Move aside love languages: Knowing your apology language is more crucial for your relationship.

While love languages are obviously of huge importance, your apology language is just as crucial - as it is the way we forgive and express an "I'm sorry".

Human nature means each individual functions differently, and while an admittance of wrongdoing such as "that was not okay, and I am sorry," works for some - it definitely doesn't work for everyone. 

That's where apology languages come in. 

Watch Mamamia's How To Apologise Effectively. Post continues after video. 

Video via Mamamia.

Why do apology languages matter?

People mess up, and expressing remorse, taking responsibility and accepting blame are all key to delivering a well-meaning and real apology. However, the delivery of an apology can sway from acceptable to err, not so acceptable. 

So knowing all about apology languages, and expressing the right ones to those around you - especially your partner - can lead to fulfilling, and longer-lasting relationships.  

Gary Chapman, Ph.D. and psychologist Jennifer Thomas, Ph.D. developed and created the apology language system, in an effort to cater to the multitudes of ways people want to be approached with an apology.

Chapman and Thomas delve deeper into apology languages in their book: When Sorry Isn’t Enough.

While there are many people who can lean more strongly into one apology language, it is very possible that you can have more than a few depending on the situation.

Here are the five apology languages, what they mean and how to recognise which one you connect the most with.

1. Expressing regret. 

This apology language is key for people who believe words only mean something if remorse is evident. 

Remember that for this specific language especially, the apology doesn’t count if someone is only saying sorry because they got caught.


While saying "I'm sorry" is a good start, for those whose apology language is expressing regret, they need to understand why you're sorry and feel that genuine guilt and there is a true responsibility over their actions. 

This may be your apology language if:

  • You desire for someone to acknowledge their blame and the hurt they have caused.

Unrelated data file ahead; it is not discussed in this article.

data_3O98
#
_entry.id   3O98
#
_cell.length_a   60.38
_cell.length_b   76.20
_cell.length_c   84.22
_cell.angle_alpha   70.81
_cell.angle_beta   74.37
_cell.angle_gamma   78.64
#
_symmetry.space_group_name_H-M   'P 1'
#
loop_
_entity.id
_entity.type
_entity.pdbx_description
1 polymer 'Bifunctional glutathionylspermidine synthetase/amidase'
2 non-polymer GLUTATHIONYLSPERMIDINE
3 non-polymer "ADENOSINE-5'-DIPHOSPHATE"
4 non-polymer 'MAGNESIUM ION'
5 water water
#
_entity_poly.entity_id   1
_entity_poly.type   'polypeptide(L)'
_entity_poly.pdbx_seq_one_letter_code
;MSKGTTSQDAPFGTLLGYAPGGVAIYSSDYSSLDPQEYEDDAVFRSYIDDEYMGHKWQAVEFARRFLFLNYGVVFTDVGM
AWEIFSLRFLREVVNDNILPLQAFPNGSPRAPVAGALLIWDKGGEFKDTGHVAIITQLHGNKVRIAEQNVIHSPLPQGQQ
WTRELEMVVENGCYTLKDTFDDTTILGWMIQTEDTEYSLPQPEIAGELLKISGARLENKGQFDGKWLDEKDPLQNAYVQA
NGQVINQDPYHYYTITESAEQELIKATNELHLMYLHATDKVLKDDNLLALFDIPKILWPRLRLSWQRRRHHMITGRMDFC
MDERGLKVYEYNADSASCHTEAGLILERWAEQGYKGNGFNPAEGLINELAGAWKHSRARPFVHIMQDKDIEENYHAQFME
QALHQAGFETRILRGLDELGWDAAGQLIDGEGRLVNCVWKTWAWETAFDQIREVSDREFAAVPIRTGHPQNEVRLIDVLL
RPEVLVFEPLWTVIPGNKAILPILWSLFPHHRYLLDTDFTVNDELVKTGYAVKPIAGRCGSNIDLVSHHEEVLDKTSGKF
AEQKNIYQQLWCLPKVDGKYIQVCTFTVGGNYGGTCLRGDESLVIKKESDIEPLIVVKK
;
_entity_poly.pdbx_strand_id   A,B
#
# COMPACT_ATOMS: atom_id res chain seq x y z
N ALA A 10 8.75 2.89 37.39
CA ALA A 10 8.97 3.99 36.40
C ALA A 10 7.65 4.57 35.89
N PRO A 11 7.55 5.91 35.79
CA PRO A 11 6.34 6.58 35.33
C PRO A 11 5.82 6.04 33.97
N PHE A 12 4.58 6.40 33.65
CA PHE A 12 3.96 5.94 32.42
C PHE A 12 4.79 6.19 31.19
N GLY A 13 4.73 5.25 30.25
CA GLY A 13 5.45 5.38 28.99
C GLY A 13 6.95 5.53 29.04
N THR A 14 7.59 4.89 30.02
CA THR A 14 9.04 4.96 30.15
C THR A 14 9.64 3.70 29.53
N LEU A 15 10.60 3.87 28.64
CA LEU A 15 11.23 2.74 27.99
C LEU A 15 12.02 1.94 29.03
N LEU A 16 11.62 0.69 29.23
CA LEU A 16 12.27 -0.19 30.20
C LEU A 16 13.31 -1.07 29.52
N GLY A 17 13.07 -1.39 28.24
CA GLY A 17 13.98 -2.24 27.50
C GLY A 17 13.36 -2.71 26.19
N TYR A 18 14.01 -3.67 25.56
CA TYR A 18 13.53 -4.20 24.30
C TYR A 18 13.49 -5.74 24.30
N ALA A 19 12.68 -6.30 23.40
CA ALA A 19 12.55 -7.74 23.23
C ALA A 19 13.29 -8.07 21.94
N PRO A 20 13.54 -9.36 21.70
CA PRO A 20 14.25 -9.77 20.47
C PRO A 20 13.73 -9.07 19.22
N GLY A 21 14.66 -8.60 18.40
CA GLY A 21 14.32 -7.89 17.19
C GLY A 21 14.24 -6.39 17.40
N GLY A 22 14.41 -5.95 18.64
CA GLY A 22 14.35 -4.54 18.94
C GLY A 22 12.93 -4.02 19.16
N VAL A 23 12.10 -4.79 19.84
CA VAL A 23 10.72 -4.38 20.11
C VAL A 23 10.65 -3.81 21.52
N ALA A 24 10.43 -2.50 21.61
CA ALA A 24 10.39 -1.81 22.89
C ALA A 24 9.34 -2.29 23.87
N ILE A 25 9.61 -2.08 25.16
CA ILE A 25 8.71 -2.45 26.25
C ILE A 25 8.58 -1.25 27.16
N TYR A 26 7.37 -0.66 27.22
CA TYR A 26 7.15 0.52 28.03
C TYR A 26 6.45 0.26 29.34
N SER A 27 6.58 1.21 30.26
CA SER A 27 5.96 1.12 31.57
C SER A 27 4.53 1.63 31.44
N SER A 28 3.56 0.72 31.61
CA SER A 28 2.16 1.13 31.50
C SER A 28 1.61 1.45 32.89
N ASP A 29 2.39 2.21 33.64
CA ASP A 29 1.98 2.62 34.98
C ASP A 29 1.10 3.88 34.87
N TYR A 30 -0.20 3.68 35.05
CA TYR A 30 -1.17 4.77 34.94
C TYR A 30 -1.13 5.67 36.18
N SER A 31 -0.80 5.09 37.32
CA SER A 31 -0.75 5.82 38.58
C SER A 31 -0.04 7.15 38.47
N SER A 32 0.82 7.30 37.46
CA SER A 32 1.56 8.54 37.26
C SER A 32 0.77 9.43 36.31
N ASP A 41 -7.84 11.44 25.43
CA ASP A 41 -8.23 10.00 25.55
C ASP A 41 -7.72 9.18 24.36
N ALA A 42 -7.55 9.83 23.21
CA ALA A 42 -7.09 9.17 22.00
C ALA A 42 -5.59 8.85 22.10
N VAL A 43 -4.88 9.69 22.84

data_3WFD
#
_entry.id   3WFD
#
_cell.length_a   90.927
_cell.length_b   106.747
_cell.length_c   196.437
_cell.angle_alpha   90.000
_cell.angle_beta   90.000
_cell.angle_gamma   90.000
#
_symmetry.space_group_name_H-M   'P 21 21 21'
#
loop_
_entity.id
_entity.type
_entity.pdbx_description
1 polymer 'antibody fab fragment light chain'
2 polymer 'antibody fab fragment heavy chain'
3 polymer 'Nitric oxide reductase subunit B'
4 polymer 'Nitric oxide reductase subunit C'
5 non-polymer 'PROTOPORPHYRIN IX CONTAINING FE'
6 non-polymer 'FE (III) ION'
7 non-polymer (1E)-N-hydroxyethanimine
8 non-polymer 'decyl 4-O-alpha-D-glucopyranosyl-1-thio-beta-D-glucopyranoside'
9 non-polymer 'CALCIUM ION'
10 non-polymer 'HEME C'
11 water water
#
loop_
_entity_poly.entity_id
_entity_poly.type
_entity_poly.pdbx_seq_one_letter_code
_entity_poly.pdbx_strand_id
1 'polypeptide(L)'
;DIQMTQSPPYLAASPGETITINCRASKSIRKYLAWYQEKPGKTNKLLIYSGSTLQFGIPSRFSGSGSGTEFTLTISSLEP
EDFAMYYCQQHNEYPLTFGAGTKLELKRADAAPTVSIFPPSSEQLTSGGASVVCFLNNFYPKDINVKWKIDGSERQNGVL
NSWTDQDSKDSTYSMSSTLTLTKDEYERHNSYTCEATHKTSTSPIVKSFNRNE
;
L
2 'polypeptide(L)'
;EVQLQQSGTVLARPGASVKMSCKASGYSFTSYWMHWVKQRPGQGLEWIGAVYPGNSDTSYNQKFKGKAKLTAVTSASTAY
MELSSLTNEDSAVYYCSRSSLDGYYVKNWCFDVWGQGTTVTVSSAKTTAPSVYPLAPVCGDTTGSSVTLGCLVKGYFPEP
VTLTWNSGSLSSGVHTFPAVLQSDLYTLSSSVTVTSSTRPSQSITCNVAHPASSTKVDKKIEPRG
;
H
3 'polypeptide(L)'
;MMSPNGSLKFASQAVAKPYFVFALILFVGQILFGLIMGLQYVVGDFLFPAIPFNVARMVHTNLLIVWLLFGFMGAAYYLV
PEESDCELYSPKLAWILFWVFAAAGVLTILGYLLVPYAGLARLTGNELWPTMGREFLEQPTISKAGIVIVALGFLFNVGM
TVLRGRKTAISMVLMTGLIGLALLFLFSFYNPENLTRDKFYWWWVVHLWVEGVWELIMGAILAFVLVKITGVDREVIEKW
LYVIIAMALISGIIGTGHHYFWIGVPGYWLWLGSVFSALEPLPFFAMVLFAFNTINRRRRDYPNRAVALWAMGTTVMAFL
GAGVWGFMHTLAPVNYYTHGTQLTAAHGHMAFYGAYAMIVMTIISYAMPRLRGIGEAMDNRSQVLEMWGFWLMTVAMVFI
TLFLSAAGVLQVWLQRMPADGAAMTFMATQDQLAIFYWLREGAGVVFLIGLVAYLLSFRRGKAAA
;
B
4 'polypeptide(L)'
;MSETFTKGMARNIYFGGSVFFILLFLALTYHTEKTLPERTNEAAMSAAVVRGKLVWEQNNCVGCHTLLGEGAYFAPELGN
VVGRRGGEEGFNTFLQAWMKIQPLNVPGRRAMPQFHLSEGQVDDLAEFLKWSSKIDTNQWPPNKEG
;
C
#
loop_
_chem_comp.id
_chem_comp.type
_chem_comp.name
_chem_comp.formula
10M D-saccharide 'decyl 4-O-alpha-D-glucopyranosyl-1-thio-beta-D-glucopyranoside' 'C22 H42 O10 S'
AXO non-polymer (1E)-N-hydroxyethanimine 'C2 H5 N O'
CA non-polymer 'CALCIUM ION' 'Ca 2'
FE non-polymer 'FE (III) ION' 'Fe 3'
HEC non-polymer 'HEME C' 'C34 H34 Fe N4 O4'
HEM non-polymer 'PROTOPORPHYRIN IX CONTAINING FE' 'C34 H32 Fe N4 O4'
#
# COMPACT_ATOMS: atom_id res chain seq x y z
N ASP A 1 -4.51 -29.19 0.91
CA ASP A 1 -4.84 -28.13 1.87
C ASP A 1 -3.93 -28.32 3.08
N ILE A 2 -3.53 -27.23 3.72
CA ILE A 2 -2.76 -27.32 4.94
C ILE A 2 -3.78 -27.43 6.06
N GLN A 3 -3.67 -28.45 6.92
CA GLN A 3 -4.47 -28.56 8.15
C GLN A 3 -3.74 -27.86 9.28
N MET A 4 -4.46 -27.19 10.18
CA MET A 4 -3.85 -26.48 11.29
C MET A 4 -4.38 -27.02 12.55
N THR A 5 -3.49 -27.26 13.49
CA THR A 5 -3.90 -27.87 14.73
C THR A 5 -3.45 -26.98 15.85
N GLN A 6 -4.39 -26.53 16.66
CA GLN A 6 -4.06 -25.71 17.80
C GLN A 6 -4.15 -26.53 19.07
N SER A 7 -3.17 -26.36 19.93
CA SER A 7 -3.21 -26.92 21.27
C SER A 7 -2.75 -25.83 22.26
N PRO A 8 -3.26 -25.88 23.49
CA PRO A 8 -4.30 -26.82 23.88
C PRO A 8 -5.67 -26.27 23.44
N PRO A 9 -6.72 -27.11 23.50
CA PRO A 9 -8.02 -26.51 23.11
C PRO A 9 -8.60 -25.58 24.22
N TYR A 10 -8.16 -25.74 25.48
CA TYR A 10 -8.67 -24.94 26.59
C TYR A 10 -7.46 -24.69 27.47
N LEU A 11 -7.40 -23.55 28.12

• You want your emotions to feel validated and respected. 
  • You want someone to express genuine regret. 

2. Accepting responsibility. 

It's always easier to say "you were right", instead of "I was wrong", but the weight of the latter can go a lot further. 

While it may feel like sometimes people can sweep an apology under the rug, those with this apology language require a person to fully and completely accept fault before forgiveness comes into play.

This may be your apology language if:

  • You want someone to take complete ownership of the hurt they have caused. 
  • You want a clear admission of guilt, so that person can prove they know exactly what they did wrong. 
  • Excuses are a no-go for you. 

3. Making restitution. 

Those who feel someone who has wronged them should make amends and search for ways to correct the problem, likely feel more inclined to believe making restitution is the apology language for them. 

While some people prefer just an admittance of guilt or an acceptance of responsibility, those who fall under number three are more willing to forgive when they feel as though amends are being made to them. 

This may be your apology language if:

  • You want someone to prove they're willing to correct the problem. For example, this could mean therapy or an apology gift.
  • You want that person to improve the particular fault that caused an issue for you, and make things right. 
  • You want the person to take the lead in righting the wrong. 

4. Genuinely repenting. 

A genuine act of repentance means a person reviews their actions, feels regret for their wrongs and makes a commitment to prove they have changed. 

Those who feel like repentance is a genuine form of an apology will most likely feel number four is their apology language. 

It doesn't always mean throwing money at the problem, or promising they will change; it means expressing genuine regret and a deep desire to cultivate a brand new, fully fledged person. 

Unfortunately, it is much easier said than done. 

This may be your apology language if:

  • You desire and require proof that the person is fixing their issue, instead of just apologising. 
  • You need assurance it won't happen again. 
  • Words are not nearly enough for you. 

5. Requesting forgiveness. 

Those who align most with this apology language feel as if though they need time and space in order to forgive someone for their misgivings. 

While they don't need gifts, money or repentance to fix the problem - giving a person space to heal and rethink the situation can be just as difficult and painful.

This may be your apology language if:

  • You're not quite ready for reconciliation and often need time to mull over the situation.
  • You need more from a simple apology and desire the space to ask for it. 
  • You need the person apologising to grant you room to wait until you are ready to discuss the situation. 

Once you've established what your apology language is, and what your partner's is, you'll be able to empathise and adapt to make sure any conflict is addressed in the best way possible for both of you. Trust us.

What are your apology languages? Let us know in the comments below!

Image: Getty.

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